Most supervisors will be happy to support their students at this point – and will take pride in seeing them step up to the academic stage (or at least the front of the conference hall). Some universities may also make professional development a formal part of their PhD programmes – particularly when it comes to undergraduate teaching.
Eventually, it will be time to gather up your results, write up your thesis and submit it as a dissertation. The way you do this can vary between projects.
If you’re in the Arts or Humanities you’ll probably have been producing chapter drafts alongside your research and your supervisor will already have provided feedback on them.
If you’re in Science or Engineering you’ll probably have been focussed on conducting experiments and gathering results, with a dedicated ‘writing up period’ at the end of your degree.
Whatever your approach, your supervisor will help you put together a final version of your thesis. They will then read through that draft and provide any feedback or advice. Once your supervisor decides that your dissertation is up to the required standard they will advise you to submit it for examination.
Most universities will allow you to submit against the advice of your supervisors, but this is almost always a bad idea. If your supervisor does not believe a thesis is ready for examination it probably isn’t. Vice versa, your supervisor won’t recommend you submit unless the thesis is likely to pass a viva.
Having guided you up to the submission point your supervisor has one final task to perform: helping you select the external examiner (or examiners) for your viva voce.
This may seem quite minor, but it can actually be one of the most important contributions a supervisor will make to your PhD.
Some universities allow supervisors to invite and appoint external examiners themselves, but this is relatively uncommon in the UK. Instead you will normally have the chance to suggest examiners and will have the final say over who is invited to examine you.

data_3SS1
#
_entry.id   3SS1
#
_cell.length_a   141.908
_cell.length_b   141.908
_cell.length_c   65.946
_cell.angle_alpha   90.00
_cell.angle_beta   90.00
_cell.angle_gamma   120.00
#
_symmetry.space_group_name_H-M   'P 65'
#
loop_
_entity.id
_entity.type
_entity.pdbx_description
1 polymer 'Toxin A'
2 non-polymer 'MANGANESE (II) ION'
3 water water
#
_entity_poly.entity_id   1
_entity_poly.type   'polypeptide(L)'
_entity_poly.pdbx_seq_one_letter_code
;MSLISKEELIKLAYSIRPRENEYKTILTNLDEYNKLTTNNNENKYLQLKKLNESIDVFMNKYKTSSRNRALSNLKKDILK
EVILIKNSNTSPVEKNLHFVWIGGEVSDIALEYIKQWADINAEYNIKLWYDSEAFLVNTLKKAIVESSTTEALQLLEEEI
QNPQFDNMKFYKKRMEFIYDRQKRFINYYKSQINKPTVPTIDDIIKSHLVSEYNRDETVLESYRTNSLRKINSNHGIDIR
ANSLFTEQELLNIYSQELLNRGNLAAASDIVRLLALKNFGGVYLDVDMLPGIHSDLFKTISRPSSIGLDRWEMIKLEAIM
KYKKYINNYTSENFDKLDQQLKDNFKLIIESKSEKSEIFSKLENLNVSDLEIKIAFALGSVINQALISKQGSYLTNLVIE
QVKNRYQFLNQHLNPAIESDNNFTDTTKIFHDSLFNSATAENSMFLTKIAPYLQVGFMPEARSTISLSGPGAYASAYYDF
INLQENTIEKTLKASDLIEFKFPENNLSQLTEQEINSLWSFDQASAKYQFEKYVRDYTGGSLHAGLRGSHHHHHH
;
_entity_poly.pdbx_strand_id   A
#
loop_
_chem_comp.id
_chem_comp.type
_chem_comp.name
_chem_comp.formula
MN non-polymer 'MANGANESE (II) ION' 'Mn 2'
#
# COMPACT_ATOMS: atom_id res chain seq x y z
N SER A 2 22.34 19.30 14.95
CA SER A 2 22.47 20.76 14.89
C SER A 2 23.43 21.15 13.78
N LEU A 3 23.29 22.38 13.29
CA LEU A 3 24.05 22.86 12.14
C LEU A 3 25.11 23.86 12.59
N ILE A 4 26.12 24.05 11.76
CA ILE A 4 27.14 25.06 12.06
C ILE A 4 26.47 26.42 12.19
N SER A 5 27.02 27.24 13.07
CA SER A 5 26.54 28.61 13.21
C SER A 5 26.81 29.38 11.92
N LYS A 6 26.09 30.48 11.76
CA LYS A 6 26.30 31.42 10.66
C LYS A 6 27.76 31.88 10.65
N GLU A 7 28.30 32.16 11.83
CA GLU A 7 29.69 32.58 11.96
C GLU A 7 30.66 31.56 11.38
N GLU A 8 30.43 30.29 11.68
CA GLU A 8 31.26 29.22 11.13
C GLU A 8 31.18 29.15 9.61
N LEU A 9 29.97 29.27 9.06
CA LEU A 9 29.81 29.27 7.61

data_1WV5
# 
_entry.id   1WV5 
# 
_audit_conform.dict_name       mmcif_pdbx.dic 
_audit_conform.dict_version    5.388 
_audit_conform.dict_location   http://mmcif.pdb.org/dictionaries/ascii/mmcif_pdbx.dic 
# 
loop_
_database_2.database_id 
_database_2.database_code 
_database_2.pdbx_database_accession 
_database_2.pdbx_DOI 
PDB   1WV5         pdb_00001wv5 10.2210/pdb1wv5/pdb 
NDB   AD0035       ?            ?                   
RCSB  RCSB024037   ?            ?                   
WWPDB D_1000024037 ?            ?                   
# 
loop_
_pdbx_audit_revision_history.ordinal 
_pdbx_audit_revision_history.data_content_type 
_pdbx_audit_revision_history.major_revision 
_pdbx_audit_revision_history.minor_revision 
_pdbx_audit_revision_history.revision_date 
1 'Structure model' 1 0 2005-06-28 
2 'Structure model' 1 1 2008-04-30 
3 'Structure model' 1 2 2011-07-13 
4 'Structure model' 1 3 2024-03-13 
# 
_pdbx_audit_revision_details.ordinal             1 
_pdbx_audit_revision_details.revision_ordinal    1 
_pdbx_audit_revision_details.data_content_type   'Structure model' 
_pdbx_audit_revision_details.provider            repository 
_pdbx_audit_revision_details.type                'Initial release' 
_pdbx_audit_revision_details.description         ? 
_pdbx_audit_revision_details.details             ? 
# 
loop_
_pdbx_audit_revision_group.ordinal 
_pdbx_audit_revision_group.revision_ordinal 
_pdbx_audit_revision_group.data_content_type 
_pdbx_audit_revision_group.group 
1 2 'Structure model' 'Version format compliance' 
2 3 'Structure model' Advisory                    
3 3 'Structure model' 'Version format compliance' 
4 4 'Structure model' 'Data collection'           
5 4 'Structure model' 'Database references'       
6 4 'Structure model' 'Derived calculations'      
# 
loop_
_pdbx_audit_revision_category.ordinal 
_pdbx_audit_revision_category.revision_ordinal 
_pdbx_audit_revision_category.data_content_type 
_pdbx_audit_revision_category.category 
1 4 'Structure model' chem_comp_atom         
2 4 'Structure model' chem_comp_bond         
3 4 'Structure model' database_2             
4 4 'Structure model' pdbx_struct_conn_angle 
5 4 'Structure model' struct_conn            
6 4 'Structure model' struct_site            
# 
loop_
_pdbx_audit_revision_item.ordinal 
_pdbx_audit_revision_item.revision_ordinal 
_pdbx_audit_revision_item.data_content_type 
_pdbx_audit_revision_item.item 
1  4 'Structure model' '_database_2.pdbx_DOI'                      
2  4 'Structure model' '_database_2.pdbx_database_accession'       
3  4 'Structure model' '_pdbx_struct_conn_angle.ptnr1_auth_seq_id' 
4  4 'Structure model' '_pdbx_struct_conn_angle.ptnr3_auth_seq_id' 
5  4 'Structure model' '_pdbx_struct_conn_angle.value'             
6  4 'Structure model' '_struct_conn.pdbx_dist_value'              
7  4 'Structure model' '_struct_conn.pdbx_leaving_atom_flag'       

By this point you may have a good idea of who might be a good external examiner – particularly if you’ve been active at conferences and networked within your field. But you should make sure you take advice from your supervisor at this crucial point.
Not only will they know who in your field is best placed to examine your work, they will also know who is most likely to appreciate it. All PhD examinations are objective, but academia can be home to diverse methodologies and approaches. Selecting an examiner with very different principles to your own can make the viva much more challenging for both parties and put extra pressure on your thesis defence.
In most cases a supervisor isn’t directly involved in the actual viva voce exam that concludes your PhD.
They will have reviewed your thesis and helped you select your examiners (see above). They will also meet with you on the day of the viva and provide support as you get ready for the exam. This could simply involve finding the venue and waiting with you as your examiners arrive. Or it could mean calming a few last minute nerves and helping you relax before the event.
Once the viva is over your supervisor may be invited to discuss the result with the panel before you yourself receive feedback. This may allow them to provide some perspective on any areas of concern, but such contributions are usually off the record. Your examiners will be making a decision based on your thesis defence, not your supervisor’s.
Last updated - 16/12/2020